Society of Union and Progress

Society of Union and Progress

War and genocide: Ottoman socialism's trial by fire

The Italo-Turkish war broke out on 29th September 1911, with the invasion of the Ottoman Empire’s Libyan territory; it was to last until October 1912. Italy, which had been preparing for war since the summer, was a latecomer in the race to divide up the planet, and with the number of places not already occupied by the other great powers running out, the Italian bourgeoisie's initial military hesitations soon melted away.

After the 1908 mutiny: mass strikes and the socialist movement

The event that bears the closest similarities to the 1908 revolt, is the Russian Revolution of 1905. The most obvious similarity is the fact that in both cases, faced with massive opposition, absolutist monarchies granted constitutional regimes and parliaments. The difference was that the Ottoman Meclis-i Mebusan was considerably stronger than the Russian Duma, and the Ottoman bourgeoisie was determined not to hand power back to the monarchy.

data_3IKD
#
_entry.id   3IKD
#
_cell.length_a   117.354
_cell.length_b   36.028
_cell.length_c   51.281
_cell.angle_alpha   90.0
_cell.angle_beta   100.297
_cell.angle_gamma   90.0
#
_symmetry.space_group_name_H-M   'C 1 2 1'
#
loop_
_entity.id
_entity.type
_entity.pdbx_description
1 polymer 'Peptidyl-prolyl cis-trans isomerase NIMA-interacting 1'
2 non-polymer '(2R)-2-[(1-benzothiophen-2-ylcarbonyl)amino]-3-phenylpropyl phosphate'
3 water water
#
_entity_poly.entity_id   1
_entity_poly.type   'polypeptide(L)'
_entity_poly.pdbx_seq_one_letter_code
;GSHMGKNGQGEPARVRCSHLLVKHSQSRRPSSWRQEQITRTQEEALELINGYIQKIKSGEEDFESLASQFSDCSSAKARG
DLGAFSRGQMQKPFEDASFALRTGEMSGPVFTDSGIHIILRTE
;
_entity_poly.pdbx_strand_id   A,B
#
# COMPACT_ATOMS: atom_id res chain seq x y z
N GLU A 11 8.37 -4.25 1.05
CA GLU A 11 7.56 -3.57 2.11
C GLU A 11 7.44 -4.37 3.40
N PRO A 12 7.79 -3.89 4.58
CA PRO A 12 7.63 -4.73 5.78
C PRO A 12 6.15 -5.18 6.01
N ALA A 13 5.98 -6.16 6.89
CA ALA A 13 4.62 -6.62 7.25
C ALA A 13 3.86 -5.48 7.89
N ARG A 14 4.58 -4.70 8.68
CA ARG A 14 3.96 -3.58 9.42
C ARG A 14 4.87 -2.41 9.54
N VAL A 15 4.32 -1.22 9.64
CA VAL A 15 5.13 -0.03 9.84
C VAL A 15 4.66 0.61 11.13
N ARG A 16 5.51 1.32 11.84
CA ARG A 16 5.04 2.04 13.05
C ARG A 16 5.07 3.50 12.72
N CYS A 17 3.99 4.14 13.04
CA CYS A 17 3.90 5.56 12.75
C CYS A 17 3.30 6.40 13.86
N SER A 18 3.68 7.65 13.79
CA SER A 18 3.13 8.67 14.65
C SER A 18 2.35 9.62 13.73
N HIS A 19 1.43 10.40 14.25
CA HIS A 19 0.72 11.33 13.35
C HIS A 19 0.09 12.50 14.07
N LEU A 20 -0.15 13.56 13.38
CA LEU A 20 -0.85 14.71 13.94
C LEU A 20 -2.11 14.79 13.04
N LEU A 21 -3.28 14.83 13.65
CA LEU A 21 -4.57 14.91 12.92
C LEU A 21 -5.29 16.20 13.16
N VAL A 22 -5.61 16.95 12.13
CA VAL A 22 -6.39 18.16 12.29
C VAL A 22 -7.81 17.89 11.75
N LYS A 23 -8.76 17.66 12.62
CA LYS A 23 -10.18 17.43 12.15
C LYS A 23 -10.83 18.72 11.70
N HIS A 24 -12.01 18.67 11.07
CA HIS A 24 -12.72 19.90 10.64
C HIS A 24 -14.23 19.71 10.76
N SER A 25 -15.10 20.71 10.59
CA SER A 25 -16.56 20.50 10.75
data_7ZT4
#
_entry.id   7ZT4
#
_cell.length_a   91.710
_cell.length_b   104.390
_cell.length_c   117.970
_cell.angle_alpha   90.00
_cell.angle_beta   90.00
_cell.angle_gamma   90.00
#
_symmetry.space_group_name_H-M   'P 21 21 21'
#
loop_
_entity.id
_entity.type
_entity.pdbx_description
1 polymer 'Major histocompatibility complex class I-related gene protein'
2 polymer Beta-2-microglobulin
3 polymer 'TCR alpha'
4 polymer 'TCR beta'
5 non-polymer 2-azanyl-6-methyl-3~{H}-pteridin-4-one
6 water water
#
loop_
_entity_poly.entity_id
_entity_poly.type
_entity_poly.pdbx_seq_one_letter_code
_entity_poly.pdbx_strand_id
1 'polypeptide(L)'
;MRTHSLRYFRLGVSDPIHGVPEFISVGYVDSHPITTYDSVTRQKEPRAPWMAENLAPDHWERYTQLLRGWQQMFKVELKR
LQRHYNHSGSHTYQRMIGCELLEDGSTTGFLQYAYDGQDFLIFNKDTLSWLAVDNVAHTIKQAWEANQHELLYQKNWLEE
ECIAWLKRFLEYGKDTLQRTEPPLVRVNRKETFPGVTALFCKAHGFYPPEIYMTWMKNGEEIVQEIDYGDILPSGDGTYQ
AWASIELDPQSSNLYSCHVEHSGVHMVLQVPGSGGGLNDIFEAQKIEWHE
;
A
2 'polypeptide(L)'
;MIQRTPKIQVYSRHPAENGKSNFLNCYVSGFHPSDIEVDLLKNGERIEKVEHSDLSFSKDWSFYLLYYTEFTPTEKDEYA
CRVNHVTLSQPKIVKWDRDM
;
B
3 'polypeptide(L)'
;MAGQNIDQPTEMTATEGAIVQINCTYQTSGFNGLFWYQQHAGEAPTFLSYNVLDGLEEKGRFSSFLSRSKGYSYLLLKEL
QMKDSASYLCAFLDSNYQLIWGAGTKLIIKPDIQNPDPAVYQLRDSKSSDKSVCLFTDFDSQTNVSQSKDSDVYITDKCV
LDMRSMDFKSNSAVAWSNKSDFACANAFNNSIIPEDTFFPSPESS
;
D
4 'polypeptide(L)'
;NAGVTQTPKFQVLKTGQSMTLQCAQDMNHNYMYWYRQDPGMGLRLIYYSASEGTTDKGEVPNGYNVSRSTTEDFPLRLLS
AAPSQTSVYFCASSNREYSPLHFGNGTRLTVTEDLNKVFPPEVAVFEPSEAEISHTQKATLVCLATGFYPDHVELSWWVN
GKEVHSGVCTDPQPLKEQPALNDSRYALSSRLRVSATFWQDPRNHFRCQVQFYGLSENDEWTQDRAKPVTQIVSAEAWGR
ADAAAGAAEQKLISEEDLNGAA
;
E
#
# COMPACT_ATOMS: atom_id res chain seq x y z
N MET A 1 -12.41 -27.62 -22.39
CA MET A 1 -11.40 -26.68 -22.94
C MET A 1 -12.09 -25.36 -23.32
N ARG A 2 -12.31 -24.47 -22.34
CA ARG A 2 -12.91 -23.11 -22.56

The rise of the Young Turks and the attitude of the Socialists

On 21st May 1889 five students at the Military Medicine University of Constantinople met in complete secrecy in order to do something about a matter they deemed extremely important. Their names were Ishak Sukuti, Ibrahim Temo, Abdullah Cevdet, Mehmed Resid and Hikmet Emin. They were not to be as successful at writing their names into the pages of history as they may have hoped when they met that day. Nevertheless, the tradition they started was to live on for a long time. For that day they laid the foundations of the Society of Union and Progress.

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